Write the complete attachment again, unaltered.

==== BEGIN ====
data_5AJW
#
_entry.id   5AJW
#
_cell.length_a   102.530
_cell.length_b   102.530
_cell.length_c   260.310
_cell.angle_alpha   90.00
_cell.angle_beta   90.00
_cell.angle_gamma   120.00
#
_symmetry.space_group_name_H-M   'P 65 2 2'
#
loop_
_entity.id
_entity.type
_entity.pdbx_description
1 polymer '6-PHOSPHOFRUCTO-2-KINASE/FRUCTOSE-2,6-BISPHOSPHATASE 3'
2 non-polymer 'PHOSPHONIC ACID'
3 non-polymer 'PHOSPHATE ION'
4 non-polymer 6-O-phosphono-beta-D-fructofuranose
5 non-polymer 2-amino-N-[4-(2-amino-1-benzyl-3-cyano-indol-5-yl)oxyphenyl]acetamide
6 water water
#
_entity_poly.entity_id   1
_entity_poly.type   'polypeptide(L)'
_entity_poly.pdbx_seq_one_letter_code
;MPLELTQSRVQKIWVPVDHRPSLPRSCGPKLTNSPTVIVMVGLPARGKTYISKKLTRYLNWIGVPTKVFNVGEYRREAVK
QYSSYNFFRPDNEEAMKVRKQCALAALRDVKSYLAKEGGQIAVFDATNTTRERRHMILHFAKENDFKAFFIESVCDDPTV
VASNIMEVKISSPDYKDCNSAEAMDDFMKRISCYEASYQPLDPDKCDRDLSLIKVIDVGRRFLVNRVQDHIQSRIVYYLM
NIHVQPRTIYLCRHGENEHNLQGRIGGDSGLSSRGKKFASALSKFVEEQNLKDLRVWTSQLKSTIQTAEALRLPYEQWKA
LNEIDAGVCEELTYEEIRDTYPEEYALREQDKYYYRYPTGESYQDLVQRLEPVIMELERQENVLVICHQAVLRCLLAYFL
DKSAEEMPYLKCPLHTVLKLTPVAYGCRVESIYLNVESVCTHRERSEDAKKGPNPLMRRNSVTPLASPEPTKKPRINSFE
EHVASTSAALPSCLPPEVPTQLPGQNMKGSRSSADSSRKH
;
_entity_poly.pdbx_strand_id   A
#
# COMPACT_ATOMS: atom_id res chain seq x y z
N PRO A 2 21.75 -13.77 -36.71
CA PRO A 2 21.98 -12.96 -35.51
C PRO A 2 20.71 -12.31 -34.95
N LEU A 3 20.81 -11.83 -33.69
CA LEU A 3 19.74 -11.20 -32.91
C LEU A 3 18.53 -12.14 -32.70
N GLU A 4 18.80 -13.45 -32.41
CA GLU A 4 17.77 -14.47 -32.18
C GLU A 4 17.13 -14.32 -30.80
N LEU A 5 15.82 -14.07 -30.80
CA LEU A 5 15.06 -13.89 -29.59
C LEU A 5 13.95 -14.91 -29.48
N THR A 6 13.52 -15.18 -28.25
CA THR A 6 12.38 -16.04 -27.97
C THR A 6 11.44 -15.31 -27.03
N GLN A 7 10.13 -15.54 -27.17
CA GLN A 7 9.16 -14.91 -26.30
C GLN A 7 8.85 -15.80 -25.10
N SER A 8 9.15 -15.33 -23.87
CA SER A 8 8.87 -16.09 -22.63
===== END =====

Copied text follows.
data_5AJW
#
_entry.id   5AJW
#
_cell.length_a   102.530
_cell.length_b   102.530
_cell.length_c   260.310
_cell.angle_alpha   90.00
_cell.angle_beta   90.00
_cell.angle_gamma   120.00
#
_symmetry.space_group_name_H-M   'P 65 2 2'
#
loop_
_entity.id
_entity.type
_entity.pdbx_description
1 polymer '6-PHOSPHOFRUCTO-2-KINASE/FRUCTOSE-2,6-BISPHOSPHATASE 3'
2 non-polymer 'PHOSPHONIC ACID'
3 non-polymer 'PHOSPHATE ION'
4 non-polymer 6-O-phosphono-beta-D-fructofuranose
5 non-polymer 2-amino-N-[4-(2-amino-1-benzyl-3-cyano-indol-5-yl)oxyphenyl]acetamide
6 water water
#
_entity_poly.entity_id   1
_entity_poly.type   'polypeptide(L)'
_entity_poly.pdbx_seq_one_letter_code
;MPLELTQSRVQKIWVPVDHRPSLPRSCGPKLTNSPTVIVMVGLPARGKTYISKKLTRYLNWIGVPTKVFNVGEYRREAVK
QYSSYNFFRPDNEEAMKVRKQCALAALRDVKSYLAKEGGQIAVFDATNTTRERRHMILHFAKENDFKAFFIESVCDDPTV
VASNIMEVKISSPDYKDCNSAEAMDDFMKRISCYEASYQPLDPDKCDRDLSLIKVIDVGRRFLVNRVQDHIQSRIVYYLM
NIHVQPRTIYLCRHGENEHNLQGRIGGDSGLSSRGKKFASALSKFVEEQNLKDLRVWTSQLKSTIQTAEALRLPYEQWKA
LNEIDAGVCEELTYEEIRDTYPEEYALREQDKYYYRYPTGESYQDLVQRLEPVIMELERQENVLVICHQAVLRCLLAYFL
DKSAEEMPYLKCPLHTVLKLTPVAYGCRVESIYLNVESVCTHRERSEDAKKGPNPLMRRNSVTPLASPEPTKKPRINSFE
EHVASTSAALPSCLPPEVPTQLPGQNMKGSRSSADSSRKH
;
_entity_poly.pdbx_strand_id   A
#
# COMPACT_ATOMS: atom_id res chain seq x y z
N PRO A 2 21.75 -13.77 -36.71
CA PRO A 2 21.98 -12.96 -35.51
C PRO A 2 20.71 -12.31 -34.95
N LEU A 3 20.81 -11.83 -33.69
CA LEU A 3 19.74 -11.20 -32.91
C LEU A 3 18.53 -12.14 -32.70
N GLU A 4 18.80 -13.45 -32.41
CA GLU A 4 17.77 -14.47 -32.18
C GLU A 4 17.13 -14.32 -30.80
N LEU A 5 15.82 -14.07 -30.80
CA LEU A 5 15.06 -13.89 -29.59
C LEU A 5 13.95 -14.91 -29.48
N THR A 6 13.52 -15.18 -28.25
CA THR A 6 12.38 -16.04 -27.97
C THR A 6 11.44 -15.31 -27.03
N GLN A 7 10.13 -15.54 -27.17
CA GLN A 7 9.16 -14.91 -26.30
C GLN A 7 8.85 -15.80 -25.10
N SER A 8 9.15 -15.33 -23.87
CA SER A 8 8.87 -16.09 -22.63